responses trigger a release of chemicals that take 90 seconds to course through our bodies. If we can learn to recognize those primary responses – and let them course through our bodies – we can then choose whether we want to stay with those feelings, or choose something else. This is the clincher: if we choose a different emotional response, time and time again, we will create new neural networks. The genius of our neurons is in their plasticity – in their ability to learn and to change. This is “one of the great discoveries of our era: that the brain is constantly rewiring itself based on daily life. In the end, what we pay the most attention to defines us. How you choose… literally transforms you.” [Diane Ackerman]

“Deep inner peace is just a thought or feeling away. To experience peace does not mean that your life is always blissful. It means that you are capable of tapping into a [peaceful and joyful] state of mind amid the normal chaos of a hectic life. This circuitry is constantly running and always available for us to hook into.” [p. 159]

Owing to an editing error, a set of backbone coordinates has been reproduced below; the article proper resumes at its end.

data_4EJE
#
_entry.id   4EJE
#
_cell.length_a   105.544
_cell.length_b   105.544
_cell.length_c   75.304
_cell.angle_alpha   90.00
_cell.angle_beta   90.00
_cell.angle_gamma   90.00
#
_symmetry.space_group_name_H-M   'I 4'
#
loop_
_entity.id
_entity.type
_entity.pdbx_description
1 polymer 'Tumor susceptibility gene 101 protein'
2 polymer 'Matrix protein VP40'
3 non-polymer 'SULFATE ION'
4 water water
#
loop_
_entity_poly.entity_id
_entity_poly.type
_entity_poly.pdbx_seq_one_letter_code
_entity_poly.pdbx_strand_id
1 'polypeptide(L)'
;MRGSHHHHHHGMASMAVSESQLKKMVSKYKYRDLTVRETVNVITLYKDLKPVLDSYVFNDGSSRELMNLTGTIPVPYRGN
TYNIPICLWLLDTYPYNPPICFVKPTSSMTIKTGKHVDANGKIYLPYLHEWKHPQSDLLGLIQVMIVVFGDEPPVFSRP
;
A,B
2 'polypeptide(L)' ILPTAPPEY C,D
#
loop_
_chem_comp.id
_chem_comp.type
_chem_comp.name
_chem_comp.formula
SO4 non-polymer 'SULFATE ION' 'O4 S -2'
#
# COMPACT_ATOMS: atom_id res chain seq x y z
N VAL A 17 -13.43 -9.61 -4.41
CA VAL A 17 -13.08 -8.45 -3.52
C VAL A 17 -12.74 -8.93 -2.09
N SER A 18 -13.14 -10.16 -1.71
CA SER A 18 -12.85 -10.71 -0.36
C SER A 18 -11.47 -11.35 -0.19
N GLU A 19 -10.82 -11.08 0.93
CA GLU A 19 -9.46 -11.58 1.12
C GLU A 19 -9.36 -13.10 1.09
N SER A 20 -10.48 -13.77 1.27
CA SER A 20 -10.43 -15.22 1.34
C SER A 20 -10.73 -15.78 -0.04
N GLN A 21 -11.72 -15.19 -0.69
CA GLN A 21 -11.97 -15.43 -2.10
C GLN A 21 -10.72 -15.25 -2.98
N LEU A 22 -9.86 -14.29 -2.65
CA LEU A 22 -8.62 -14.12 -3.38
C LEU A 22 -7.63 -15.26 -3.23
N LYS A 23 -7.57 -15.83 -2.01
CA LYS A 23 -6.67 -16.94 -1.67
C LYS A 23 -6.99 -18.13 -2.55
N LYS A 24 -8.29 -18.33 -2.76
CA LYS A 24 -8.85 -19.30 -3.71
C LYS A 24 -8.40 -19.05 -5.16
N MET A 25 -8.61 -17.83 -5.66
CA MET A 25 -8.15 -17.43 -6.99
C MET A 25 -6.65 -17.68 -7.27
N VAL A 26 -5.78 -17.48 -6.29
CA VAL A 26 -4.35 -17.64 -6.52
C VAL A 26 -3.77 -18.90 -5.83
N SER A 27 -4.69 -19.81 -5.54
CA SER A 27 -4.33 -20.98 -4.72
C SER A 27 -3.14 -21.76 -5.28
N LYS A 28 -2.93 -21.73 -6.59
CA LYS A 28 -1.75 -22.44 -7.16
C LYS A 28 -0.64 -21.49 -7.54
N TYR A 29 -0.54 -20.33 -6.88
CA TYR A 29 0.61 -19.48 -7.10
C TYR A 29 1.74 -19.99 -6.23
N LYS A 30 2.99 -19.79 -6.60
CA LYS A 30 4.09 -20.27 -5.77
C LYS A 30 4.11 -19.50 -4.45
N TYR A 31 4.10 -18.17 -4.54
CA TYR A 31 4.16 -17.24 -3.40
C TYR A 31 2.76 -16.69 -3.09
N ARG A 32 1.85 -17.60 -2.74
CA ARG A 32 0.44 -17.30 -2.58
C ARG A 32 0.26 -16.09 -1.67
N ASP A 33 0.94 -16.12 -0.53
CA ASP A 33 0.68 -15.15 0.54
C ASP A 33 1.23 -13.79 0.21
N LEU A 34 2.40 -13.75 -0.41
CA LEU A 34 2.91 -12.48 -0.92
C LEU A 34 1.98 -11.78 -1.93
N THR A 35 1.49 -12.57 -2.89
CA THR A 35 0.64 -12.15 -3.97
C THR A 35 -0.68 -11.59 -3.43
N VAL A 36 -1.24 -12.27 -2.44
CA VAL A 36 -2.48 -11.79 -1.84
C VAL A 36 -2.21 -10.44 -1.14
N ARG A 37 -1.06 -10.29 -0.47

You might try these steps: (I am trying them, too.)

First and foremost, wait 90 seconds. (If you’re with someone, you might say: “I need a minute!”)
Recognize when you are hooked into negative thoughts. Breathe. Slowly, a few times.

Be a non-judgmental witness as you listen to yourself. Even negative thoughts can be valuable lessons if we can see them with compassion.
Tell your brain, “Please stop bringing this stuff up.” – or “Not now, buddy.”


If that doesn’t work, turn your awareness to something else: Think about something that brings you terrific joy, or something fascinating to ponder, or something you would like to do.